Songs of Innocence and Songs of Experience by William Blake Essay example

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Upon reading William Blake’s Songs of Innocence and Songs of Experience, a certain parallel is easily discerned between them and Lewis Carroll’s Alice’s Adventures in Wonderland. Blake, considered a radical thinker in his time, is today thought to be an important and seminal figure in the literature of the Romantic period. Being such a figure he has no doubt helped to influence many great thinkers throughout history, one of whom I believe is Carroll. There are many instances throughout Carroll’s story where comparable concepts of innocence and adulthood are evident. Through its themes of romanticism, Carroll crafts a story that is anti-didactic by its very nature.
Before defending such claims, it’s necessary to expand on what values were
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Clearly, the children are great because of the purity they possess. “The Nurse’s Song” in the Songs of Innocence, Blake invites the audience to remember what it was like to be a child. Blind to prejudices, free of hate, and full of ambition. Like the Nurse, <>. It’s important to note the peace and harmony that exists within these children at play in nature. This certainly echoes the essence of Romanticism.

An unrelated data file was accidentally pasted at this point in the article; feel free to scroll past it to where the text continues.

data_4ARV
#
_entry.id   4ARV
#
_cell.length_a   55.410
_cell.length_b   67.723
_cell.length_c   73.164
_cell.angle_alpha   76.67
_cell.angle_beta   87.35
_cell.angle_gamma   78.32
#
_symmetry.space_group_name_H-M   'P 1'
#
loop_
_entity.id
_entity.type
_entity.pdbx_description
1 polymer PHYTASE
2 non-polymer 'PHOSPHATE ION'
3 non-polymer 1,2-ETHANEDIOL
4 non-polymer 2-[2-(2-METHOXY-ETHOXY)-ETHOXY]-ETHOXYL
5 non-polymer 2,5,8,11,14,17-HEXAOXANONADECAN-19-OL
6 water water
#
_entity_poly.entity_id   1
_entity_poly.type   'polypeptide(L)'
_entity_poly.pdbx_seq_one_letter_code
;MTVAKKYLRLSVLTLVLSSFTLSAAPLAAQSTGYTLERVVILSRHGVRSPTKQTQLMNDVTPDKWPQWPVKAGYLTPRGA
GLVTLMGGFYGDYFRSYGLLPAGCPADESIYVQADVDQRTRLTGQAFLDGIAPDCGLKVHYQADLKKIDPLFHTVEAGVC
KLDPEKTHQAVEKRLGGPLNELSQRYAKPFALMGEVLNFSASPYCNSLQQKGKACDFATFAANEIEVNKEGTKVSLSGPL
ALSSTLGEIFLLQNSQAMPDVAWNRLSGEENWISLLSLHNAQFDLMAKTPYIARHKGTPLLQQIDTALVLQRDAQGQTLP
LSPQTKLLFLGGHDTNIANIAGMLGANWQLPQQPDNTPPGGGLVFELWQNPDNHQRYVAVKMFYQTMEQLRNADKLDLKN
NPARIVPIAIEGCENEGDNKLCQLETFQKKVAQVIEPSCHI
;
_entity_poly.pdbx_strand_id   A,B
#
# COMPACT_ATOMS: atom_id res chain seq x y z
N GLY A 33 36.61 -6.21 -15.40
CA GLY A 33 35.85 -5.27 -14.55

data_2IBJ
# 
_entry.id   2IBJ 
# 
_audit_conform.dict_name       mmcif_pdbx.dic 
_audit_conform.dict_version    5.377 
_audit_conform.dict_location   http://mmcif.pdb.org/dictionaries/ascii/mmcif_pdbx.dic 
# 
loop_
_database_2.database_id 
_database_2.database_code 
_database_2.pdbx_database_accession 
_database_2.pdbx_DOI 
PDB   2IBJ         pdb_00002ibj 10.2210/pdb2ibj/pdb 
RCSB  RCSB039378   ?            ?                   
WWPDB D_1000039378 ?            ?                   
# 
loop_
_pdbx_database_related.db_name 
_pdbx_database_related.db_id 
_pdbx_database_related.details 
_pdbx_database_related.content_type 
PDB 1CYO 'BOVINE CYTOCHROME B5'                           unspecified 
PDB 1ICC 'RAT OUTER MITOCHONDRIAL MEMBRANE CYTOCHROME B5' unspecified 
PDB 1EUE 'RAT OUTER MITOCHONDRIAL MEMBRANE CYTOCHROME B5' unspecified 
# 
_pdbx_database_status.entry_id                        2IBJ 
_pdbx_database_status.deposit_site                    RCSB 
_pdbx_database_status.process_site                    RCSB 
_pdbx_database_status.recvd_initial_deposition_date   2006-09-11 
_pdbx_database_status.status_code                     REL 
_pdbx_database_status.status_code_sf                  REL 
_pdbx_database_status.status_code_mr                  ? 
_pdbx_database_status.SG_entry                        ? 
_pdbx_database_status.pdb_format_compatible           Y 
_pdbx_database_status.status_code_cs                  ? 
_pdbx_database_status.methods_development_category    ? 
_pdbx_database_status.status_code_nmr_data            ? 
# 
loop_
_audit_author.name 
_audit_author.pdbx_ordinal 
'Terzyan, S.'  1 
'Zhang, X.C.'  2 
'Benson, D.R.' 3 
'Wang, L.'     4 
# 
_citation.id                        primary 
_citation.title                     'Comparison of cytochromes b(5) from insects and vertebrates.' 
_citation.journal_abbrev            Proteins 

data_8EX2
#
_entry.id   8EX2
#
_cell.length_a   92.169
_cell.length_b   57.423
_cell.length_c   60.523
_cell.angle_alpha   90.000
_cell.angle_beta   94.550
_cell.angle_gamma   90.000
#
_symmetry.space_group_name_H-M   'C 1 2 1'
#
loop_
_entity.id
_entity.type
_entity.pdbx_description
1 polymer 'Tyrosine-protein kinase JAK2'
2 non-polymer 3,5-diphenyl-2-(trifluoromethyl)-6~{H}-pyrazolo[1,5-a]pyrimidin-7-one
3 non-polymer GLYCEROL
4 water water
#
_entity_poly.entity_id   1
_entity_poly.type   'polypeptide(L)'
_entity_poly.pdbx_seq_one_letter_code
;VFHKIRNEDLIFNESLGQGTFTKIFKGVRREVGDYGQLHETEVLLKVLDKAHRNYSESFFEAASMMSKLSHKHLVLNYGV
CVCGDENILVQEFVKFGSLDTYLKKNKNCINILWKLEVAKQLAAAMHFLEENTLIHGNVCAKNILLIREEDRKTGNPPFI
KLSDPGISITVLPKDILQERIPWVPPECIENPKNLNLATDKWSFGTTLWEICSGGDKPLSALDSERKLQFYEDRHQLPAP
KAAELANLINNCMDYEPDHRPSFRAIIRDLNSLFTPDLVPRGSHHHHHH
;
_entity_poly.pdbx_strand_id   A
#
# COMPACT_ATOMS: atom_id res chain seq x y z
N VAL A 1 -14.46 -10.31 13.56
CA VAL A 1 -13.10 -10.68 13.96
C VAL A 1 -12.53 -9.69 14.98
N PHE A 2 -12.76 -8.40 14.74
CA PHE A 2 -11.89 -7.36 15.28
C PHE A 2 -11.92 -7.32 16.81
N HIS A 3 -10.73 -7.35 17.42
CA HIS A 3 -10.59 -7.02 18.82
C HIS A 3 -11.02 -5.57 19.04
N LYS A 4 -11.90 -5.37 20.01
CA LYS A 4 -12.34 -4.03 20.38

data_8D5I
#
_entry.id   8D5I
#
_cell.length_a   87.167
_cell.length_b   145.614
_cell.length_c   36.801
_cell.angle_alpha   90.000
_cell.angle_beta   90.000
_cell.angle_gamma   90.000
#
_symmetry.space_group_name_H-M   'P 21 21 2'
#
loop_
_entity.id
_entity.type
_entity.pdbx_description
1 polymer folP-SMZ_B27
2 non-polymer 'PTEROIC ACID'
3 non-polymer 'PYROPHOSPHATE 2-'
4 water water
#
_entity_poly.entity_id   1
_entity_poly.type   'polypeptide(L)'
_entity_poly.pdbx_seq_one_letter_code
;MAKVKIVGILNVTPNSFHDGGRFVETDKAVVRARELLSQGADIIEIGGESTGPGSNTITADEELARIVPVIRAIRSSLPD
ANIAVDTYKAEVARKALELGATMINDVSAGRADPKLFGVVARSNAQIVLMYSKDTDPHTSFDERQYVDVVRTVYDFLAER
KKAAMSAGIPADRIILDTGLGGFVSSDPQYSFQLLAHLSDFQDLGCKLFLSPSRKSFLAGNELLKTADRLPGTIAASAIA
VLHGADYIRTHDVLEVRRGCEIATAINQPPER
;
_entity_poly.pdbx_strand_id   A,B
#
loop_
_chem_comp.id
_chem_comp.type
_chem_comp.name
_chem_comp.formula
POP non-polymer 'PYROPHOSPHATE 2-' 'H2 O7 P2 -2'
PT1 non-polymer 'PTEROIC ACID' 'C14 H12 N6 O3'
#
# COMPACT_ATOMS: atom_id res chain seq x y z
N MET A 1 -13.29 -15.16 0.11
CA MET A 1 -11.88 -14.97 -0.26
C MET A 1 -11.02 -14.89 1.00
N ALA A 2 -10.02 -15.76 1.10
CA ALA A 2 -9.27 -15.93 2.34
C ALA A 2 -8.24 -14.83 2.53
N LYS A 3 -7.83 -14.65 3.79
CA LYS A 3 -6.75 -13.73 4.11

Similarly, Lewis Carroll also celebrates youth and innocence, a world where endless possibilities exist. In his poem “Solitude”, Carroll reminisces and shares the memory of his own childhood. The poem displays how Carroll delighted in nature during his youth, later yearning to enjoy just one more summer day as a child. Ultimately, Alice’s sister personifies this feeling. She embodies how one maintains the perspective of an adult, but be childlike enough to appreciate childhood throughout life. Finally, Carroll’s interaction with children further offers evidence as to his influence from romanticism. It’s absolutely necessary to note that Carroll saw past the Victorian eroticization of children. On the contrary, he felt that young girls were the embodiment of purity and innocence.
Prior to Romantic period, the majority of children's literature published in England was concerned with morality. Often times, such exercises in morality were the domain of fairytales. Simple but poignant stories were
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